Legislative lawyer says Salem mayor serving in state House might violate Oregon’s Constitution

The Legislature’s top lawyer is warning that a Salem Democrat may be violating the Oregon Constitution by serving as mayor of Salem and a state representative at the same time. 

Chris Hoy, then a Salem city councilor, was appointed to the state House last December after former Rep. Brian Clem, D-Salem, stepped down. He planned to finish Clem’s term and did not seek election to the House.

Instead, Hoy ran for mayor of Salem and won outright in the May primary election, avoiding a runoff. Last week, outgoing Mayor Chuck Bennett resigned ahead of a move out-of-state and the remainder of the Salem City Council appointed Hoy to begin his term two months earlier than anticipated. 

That raised eyebrows in Salem. On Monday, the Capital Chronicle obtained a legislative counsel opinion saying there was a “significant risk” Hoy’s appointment violates the Oregon Constitution. 

Article II, Section 10 of the state Constitution prohibits anyone holding a “lucrative office” or an appointed state or federal job from serving in the Legislature. Hoy reasons that serving on the Salem City Council or as mayor doesn’t count as a lucrative office, as Oregon’s second-largest city doesn’t pay its city councilors or mayor.

“If that weren’t the case, then it’s very clear that that would not be acceptable,” Hoy said. “But as I understand the law, and nobody has shown me otherwise, it’s perfectly lawful and I intend to serve out the last few weeks of my term.”

He said he believed either legislative counsel or the Oregon Justice Department reviewed whether he could continue serving on the City Council when he was appointed last year. Several members of the Legislature, including Senate Majority Leader Rob Wagner, D-Beaverton and Rep. Mark Owens, R-Crane, have served on unpaid school boards during their tenures in the Legislature.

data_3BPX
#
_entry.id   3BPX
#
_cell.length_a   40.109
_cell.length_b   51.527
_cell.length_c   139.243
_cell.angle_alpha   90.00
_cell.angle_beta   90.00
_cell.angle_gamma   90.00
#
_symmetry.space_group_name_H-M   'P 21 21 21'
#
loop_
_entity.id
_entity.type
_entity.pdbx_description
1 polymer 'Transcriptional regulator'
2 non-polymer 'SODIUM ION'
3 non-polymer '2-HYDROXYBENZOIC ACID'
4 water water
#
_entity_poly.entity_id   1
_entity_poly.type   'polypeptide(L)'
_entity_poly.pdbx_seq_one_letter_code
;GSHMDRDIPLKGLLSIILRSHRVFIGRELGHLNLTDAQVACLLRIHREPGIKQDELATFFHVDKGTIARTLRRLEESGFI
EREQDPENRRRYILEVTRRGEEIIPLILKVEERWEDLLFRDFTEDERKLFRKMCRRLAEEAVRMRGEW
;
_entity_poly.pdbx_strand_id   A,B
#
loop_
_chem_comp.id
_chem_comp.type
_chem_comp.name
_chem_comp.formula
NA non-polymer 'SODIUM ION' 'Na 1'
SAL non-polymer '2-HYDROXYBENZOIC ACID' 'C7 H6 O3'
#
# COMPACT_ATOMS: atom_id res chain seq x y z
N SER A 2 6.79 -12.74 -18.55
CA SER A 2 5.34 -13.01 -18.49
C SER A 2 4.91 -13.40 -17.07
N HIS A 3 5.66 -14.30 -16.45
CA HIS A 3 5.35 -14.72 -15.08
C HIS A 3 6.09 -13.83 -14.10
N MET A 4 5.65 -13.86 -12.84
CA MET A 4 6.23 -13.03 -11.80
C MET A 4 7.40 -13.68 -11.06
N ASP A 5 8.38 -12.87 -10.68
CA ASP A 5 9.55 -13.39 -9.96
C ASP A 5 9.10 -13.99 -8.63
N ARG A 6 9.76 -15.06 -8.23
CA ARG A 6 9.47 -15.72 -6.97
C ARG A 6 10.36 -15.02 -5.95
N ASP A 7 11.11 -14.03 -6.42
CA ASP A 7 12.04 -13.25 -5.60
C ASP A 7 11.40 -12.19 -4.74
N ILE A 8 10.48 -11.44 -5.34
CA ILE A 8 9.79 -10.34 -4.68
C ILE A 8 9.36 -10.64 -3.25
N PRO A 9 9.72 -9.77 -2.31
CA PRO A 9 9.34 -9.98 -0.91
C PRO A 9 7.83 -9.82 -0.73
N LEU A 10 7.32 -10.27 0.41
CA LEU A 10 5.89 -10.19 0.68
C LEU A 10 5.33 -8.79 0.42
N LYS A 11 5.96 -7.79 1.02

But in the opinion submitted to the House Clerk’s Office late last week that was reviewed by the Capital Chronicle on Monday, the legislative counsel cited a 1943 Oregon Attorney General ruling on whether a circuit court judge could serve on a panel of the National War Labor Board. The judge volunteered to waive compensation – but the attorney general at the time ruled that holding both positions would still violate the constitutional prohibition. 

That 1943 opinion described the purpose of the constitutional ban as preventing one person from holding “incompatible” offices, or situations where performing duties for one office would conflict with the other, legislative counsel Dexter Johnson wrote. 

“While the facts are slightly different here than in those considered in the attorney general opinion, I believe the rationale of that opinion would also likely warrant a conclusion that a volunteer mayor could not serve as a legislator in compliance with Article II, section 10, because the concept of ‘incompatibility’ would still be present,” Johnson wrote.

Hoy told the Capital Chronicle that he would resign from the Legislature before his term ends in January if it were clear that he couldn’t legally serve in both roles. Should he resign, Marion County Democrats would select three to five finalists for an appointment and the county commission would make the final appointment. Hoy was appointed following the same process last fall. 

Another representative from Marion County, Republican Bill Post of Keizer, resigned last fall following an initial lack of legal clarity over whether he could continue to serve in the Oregon Legislature after moving to Nevada.  

The House this fall already swore in one representative, Sandy nonprofit consultant Lori Kuechler, who will likely never cast a vote from the House floor. Kuechler is finishing the last three months of the term of former Rep. Anna Williams, a Hood River Democrat who resigned in August to take a state policy job. 

Oregon Capital Chronicle is part of States Newsroom, a network of news bureaus supported by grants and a coalition of donors as a 501c(3) public charity. Oregon Capital Chronicle maintains editorial independence. Contact Editor Lynne Terry for questions: [email protected]. Follow Oregon Capital Chronicle on Facebook and Twitter.

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Julia Shumway is deputy editor of Oregon Capital Chronicle and has reported on government and politics in Iowa and Nebraska, spent time at the Bend Bulletin and most recently was a legislative reporter for the Arizona Capitol Times in Phoenix. An award-winning journalist, Julia most recently reported on the tangled efforts to audit the presidential results in Arizona.